After a fight with Cersei in which she slaps him, he rides off to do her bidding, with Ser Ilyn Payne at his side. He had insisted on Ser Ilyn going with him, along with Ser Addam Marbrand, and Cersei hadn't objected. When they reach the castle of the Hayfords, Jaime sends his squire to fetch his new hand, which "was wrought of gold, very lifelike, with inlaid nails of mother-of-pearl, its fingers and thumb half closed so as to slip around a goblet's stem. I cannot fight, but I can drink, Jaime reflected." At dinner everyone admired the golden hand, but when he knocked over a goblet of wine with it, Jaime became angry.

That night, he goes out to find Ilyn Payne, and practices fighting with his left hand. "By the time they lowered their swords he was bruised and battered, but the wine had burned away and his head was clear." He tells Ilyn they will fight every day "till I am as good with my left hand as ever I was with the right." The tongueless Ser Ilyn opens his mouth and makes "a clacking sound," which Jaime realizes is a laugh. "Something twisted in his gut." He has chosen Ser Ilyn because he can't talk about how inept Jaime is now.

As they ride on, they see more and more of the devastation the war has brought to the countryside, and Jaime wonders if Brienne had come this way in her search for Sansa. Finally, they reach Harrenhal, where the men Gregor Clegane had left are in charge. "About the best that could be said for Gregor's men was that they were not quite as vile and violent a bunch as the Brave Companions." One  of them, known as Shitmouth, tells Jaime that Clegane had left Polliver in charge, but that he had been killed by Sandor Clegane who "had some boy with him, a ragged peasant lad."

Jaime has the captives brought out, along with Vargo Hoat's head. When Jaime asks what happened to the rest of Hoat, Shitmouth tells him, "Rotted, ser. And et." Clegane had fed Hoat's hands and feet and then his arms and legs to the captives -- and to what was left of Hoat. "Father, Jaime thought, your dogs have both gone mad." He puts Ser Bonifer Hasty in charge of Harrenhal, and tells the rest of them that they will ride with him to Riverrun. They protest that they had been promised gold, and Jaime tells them to take it up with Cersei.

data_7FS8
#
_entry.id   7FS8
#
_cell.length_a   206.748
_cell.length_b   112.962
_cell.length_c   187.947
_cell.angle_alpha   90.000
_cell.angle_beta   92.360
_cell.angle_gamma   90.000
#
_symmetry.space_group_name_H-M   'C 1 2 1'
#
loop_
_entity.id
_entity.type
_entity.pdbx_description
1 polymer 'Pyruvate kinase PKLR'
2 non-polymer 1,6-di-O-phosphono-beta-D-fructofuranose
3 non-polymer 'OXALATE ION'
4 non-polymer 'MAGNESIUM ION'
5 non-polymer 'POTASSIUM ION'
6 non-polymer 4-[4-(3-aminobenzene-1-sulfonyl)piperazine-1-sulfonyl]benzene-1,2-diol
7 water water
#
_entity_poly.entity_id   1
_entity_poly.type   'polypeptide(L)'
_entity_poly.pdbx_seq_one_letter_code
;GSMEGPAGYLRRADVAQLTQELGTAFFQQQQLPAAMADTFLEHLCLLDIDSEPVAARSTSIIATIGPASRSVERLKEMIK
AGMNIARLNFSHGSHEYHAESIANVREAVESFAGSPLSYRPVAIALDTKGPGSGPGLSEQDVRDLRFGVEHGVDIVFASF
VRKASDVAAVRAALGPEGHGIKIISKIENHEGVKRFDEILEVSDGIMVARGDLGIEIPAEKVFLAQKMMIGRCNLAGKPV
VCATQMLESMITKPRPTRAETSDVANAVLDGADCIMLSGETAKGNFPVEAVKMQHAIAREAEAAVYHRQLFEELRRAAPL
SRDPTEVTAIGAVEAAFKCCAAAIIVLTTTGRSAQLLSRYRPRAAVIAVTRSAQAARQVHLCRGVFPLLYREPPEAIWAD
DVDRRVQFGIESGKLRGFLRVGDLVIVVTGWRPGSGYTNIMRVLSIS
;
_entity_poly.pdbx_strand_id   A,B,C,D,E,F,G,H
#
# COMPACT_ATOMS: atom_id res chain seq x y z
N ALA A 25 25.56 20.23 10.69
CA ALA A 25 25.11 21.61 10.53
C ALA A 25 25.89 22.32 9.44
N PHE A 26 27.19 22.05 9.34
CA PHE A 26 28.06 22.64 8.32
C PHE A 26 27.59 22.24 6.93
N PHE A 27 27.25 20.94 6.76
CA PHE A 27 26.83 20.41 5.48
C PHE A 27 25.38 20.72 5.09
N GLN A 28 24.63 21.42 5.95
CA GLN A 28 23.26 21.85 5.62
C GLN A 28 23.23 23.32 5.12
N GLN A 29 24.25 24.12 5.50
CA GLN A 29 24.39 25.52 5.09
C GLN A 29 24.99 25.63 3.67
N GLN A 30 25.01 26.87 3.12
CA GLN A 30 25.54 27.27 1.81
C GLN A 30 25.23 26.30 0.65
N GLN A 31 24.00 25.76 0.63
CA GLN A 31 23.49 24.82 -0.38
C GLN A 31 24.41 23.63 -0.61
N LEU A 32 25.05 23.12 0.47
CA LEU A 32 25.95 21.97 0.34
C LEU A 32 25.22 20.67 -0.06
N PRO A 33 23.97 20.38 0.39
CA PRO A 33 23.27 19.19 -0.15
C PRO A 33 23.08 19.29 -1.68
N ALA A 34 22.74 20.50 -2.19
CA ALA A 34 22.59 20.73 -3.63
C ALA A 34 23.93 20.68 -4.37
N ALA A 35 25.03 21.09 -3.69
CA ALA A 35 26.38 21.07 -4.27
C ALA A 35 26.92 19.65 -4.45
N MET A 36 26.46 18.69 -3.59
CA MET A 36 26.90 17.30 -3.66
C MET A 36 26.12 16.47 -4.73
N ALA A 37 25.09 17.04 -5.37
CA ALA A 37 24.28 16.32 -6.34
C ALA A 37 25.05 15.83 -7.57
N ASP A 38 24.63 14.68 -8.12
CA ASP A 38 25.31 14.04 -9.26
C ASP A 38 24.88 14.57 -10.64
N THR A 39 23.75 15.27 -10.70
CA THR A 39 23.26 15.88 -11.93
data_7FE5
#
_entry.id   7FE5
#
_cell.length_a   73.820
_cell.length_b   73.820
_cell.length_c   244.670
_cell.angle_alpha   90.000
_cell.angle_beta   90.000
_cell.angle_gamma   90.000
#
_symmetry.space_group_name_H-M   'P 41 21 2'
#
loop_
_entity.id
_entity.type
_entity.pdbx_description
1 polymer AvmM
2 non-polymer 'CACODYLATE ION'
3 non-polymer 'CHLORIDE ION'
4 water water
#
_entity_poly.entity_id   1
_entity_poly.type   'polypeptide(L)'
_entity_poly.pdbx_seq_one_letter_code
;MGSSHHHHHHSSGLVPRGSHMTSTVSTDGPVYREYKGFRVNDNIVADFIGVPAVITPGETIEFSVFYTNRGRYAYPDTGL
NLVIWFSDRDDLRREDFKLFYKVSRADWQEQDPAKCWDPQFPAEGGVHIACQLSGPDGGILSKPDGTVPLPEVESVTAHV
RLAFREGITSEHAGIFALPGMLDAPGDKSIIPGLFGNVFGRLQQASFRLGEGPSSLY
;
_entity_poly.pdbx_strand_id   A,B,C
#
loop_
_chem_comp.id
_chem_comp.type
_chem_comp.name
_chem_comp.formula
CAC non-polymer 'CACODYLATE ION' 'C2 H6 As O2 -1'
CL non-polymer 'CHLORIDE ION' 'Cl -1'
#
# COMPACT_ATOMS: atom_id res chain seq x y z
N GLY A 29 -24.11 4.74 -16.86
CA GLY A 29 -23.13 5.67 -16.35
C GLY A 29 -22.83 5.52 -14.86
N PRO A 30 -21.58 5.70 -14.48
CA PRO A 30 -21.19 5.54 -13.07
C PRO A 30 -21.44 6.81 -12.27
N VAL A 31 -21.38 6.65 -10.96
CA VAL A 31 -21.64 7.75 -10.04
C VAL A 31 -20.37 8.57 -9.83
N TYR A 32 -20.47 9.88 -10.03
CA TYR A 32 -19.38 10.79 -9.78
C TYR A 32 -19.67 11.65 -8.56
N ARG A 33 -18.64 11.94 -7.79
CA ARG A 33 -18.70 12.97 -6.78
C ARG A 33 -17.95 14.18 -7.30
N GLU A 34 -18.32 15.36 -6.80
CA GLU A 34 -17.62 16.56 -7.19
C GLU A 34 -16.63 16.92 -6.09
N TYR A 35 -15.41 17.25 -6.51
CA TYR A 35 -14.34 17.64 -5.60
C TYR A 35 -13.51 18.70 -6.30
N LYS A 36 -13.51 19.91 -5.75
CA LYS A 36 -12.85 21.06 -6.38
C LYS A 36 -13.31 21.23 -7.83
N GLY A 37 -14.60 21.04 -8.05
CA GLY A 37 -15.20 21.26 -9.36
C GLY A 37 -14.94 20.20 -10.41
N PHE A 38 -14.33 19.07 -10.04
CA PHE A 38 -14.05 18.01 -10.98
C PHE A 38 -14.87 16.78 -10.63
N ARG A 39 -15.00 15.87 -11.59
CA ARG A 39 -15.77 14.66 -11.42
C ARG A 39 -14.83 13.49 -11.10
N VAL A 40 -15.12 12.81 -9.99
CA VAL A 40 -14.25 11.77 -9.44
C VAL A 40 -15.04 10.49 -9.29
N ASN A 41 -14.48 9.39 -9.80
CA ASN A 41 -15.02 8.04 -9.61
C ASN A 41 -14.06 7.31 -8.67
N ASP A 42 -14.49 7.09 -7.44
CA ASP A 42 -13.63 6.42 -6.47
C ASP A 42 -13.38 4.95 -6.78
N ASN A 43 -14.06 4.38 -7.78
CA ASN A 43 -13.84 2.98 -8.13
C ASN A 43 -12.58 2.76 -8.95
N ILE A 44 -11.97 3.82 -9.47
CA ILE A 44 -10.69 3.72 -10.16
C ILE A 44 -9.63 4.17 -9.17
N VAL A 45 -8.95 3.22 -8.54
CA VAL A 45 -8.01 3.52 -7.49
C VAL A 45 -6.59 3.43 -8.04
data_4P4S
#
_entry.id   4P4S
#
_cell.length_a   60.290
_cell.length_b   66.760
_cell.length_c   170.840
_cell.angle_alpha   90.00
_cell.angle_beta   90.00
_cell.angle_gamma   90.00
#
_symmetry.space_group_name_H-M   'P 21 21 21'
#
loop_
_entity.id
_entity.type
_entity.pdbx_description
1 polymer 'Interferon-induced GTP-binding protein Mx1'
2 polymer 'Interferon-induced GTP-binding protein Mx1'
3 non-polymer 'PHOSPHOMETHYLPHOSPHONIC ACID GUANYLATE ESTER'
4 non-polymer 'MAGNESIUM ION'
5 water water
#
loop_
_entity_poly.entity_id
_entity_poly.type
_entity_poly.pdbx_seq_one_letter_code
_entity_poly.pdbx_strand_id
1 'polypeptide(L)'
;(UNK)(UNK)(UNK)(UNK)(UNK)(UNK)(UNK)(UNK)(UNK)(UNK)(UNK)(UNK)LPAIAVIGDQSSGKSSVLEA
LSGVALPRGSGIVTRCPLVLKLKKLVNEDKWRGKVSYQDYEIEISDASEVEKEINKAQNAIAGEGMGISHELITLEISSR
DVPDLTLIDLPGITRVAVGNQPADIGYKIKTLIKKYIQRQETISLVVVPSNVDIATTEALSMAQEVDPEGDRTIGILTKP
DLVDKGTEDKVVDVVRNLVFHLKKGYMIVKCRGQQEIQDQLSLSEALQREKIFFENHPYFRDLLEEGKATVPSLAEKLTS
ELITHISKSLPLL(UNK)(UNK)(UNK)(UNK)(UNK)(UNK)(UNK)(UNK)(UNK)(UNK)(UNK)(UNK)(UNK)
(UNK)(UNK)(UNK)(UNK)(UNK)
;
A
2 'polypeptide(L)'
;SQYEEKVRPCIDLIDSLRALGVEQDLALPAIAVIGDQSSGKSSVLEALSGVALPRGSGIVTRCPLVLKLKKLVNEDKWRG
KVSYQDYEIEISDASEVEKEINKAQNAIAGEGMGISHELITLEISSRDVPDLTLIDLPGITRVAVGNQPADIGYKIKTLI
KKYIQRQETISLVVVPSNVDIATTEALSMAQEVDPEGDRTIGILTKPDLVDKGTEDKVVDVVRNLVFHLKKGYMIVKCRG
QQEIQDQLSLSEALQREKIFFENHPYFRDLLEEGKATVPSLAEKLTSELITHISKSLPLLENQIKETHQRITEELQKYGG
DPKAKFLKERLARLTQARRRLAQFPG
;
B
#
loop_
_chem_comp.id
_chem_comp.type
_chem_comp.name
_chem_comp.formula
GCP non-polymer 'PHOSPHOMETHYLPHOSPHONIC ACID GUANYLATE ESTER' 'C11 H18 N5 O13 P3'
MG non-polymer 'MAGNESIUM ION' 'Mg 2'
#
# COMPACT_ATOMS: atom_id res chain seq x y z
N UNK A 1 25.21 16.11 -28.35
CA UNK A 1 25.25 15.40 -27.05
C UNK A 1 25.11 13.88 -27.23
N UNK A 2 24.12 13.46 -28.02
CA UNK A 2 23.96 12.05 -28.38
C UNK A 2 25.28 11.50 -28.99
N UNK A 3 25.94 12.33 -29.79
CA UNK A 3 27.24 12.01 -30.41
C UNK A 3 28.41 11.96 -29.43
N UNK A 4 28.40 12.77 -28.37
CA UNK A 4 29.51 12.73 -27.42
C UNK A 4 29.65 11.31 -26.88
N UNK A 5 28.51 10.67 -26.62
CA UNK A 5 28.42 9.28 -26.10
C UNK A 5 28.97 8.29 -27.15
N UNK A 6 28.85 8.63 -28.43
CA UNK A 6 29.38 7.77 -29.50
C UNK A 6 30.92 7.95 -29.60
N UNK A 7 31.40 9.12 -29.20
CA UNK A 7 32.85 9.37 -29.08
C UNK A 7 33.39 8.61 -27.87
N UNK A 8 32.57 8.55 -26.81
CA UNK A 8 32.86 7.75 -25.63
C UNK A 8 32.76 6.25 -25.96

He sets the captives free, and tells Ser Bonifer that he'll take Clegane's followers off his hands. Bonifer wants to get rid of the serving girl named Pia as well, who had been prostituted and had her teeth knocked out and her nose broken. Jaime remembers that Qyburn had sent Pia to his room to service him when he was there last, before Clegane had ruined her face. He agrees to take her with them as a washerwoman.

When he goes to look for Ilyn Payne, Jaime finds Ser Ronnet Connington standing by the bear pit. Connington explains that he wanted to see where Brienne fought the bear, and makes some jokes about how ugly she is. Jaime doesn't laugh at the jokes, and is surprised when Connington tells him he was betrothed to her. It was a match very much to his advantage, in terms of land, but when he saw her her he couldn't go through with it. "Connington glanced into the pit. 'The bear was less hairy than that freak, I'll--" Jaime smashes him across the mouth with his golden hand and says, "You are speaking of a highborn lady, ser. Call her by her name. Call her Brienne."